Upright and Steady

January 25, 2010
Happy Valentine’s Day
February 13, 2010

Part of being happy during later years is being able to remain engaged and maintain a sense of independence. A decline in balance can interrupt a person’s ability to meet with friends, buy groceries, or play with grandchildren. Falls in the elderly is a major source of painful orthopedic injuries like broken hips and compression fractures in the vertebrae of the spinal column. Once these injuries take place, it becomes even harder to re-engage in upright activities like cooking meals and walking.

A decline in balance, or unsteadiness, that creeps up on folks as they progress in years can definitely negatively impact their quality of life. As a person’s perceived balance declines, the fear of falling starts to set in. This makes them more inclined to shy away from walking and other forms of upright activity. A vicious cycle sets in, whereby less movement leads to even worse balance, and even more fear of getting around. If you know a loved one who might be experiencing this or if you even are noticing some balance problems of your own, rest assured that with a little work balance can definitely get better.

During this past holiday season, I came down with a wicked flu that left me feeling too weak to engage in any form of exercise for about three weeks. I had the bad cough, congestion, lots of fatigue, body aches, and headaches. Once I got better and tried to exercise again, I was amazed at not only how weak I had gotten, but also how poor my coordination and balance had become in three short weeks. After going back to my usual yoga classes, I really struggled trying to hold balance poses that typically weren’t that big of a deal for me. How quickly the connections between our brain and our bodies that we have spent years fine tuning start to falter! I even questioned whether I would be able to get back to where I was before getting sick as far as what I could do. Imagine how an older person must feel after losing their balance and taking a tumble to the ground. It almost doesn’t seem fair, but it helped me understand how important it is to keep stimulating the body to keep both it and the mind sharp.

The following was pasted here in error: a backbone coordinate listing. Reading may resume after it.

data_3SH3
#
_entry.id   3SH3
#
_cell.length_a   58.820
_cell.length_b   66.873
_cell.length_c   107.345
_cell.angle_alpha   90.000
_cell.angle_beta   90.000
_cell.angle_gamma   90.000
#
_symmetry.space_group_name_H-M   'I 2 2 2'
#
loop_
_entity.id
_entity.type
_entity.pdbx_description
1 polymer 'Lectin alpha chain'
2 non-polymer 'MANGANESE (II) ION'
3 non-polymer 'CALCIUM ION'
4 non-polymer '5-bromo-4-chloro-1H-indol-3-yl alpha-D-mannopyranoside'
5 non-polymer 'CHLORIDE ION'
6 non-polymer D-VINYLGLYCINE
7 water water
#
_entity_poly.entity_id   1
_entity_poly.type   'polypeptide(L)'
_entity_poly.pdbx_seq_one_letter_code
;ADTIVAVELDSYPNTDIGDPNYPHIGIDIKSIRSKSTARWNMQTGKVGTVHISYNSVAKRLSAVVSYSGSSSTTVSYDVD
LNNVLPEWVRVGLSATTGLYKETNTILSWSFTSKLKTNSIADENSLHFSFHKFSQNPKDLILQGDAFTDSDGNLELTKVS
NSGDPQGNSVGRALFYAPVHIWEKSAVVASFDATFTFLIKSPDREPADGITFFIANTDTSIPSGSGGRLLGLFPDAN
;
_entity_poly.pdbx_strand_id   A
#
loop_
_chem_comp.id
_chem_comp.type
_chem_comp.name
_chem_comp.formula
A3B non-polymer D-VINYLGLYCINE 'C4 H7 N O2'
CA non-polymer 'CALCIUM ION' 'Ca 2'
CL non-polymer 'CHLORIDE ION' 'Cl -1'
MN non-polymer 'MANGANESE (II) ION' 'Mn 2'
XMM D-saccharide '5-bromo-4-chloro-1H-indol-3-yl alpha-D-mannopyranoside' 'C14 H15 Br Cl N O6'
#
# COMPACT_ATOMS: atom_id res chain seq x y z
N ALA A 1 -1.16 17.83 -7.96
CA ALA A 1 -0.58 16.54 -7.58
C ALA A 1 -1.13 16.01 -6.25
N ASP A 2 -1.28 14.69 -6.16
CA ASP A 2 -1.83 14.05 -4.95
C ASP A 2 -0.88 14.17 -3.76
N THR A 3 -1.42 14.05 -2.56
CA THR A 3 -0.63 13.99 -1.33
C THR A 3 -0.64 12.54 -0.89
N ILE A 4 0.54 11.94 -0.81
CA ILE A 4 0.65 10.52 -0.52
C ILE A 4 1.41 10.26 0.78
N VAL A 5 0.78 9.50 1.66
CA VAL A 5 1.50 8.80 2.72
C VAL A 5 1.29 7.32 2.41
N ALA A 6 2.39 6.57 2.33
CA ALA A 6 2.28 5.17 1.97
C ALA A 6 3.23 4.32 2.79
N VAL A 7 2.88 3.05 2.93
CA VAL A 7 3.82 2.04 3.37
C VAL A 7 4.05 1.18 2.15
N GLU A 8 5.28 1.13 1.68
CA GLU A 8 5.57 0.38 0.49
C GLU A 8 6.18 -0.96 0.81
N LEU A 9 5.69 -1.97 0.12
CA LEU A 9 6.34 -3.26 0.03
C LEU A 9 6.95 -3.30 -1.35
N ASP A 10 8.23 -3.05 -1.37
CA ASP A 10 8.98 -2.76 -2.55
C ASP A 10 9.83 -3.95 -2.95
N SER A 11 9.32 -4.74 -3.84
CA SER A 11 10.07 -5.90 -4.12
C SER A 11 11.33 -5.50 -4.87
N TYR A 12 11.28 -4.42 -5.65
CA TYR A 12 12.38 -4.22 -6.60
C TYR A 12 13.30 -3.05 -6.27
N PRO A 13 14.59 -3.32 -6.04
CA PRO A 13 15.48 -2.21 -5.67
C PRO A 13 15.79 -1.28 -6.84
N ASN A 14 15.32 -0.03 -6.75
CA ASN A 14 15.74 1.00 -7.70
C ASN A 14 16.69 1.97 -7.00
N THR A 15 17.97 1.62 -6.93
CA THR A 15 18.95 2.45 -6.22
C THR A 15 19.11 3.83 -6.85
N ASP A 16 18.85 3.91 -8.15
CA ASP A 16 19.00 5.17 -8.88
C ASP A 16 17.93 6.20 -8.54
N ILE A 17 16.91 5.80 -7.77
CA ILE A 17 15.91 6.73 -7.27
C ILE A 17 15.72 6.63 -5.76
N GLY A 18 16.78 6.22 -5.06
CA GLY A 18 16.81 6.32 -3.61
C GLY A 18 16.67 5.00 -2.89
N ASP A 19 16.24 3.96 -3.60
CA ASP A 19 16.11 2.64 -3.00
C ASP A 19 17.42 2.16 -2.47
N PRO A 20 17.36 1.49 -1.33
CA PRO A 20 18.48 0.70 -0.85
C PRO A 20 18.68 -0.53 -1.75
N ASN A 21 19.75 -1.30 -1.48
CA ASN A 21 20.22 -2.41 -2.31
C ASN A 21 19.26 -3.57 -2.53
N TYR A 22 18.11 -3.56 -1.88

The good news is that we can regenerate important connections between our brains and our muscles to improve things like balance no matter what the age. For example, last year Indiana University reported on a study with elderly adults who were afraid of falling. Two times a week for twelve weeks they did a form of gentle yoga known as hatha yoga. Their results showed that the study participants gained lots of positive benefits from the treatment including a reduced fear of falling, increased lower body flexibility, and a reduction in their leisure restraints. In other words, it helped them get more mobile and less inhibited.

Granted, this was a small study of only 14 patients, but you get my point. There is so much within us that we can tap into to better our health and heal problems if we are willing to push the boundaries. I hate to sound overly cynical, but if the pharmaceutical industry came out with a new pill that would “improve balance in the elderly” I would imagine that a lot more doctors would be prescribing it and a ton of patients would be clamoring for it in comparison to the numbers of doctors and patients who are currently talking about balance exercises like hatha yoga.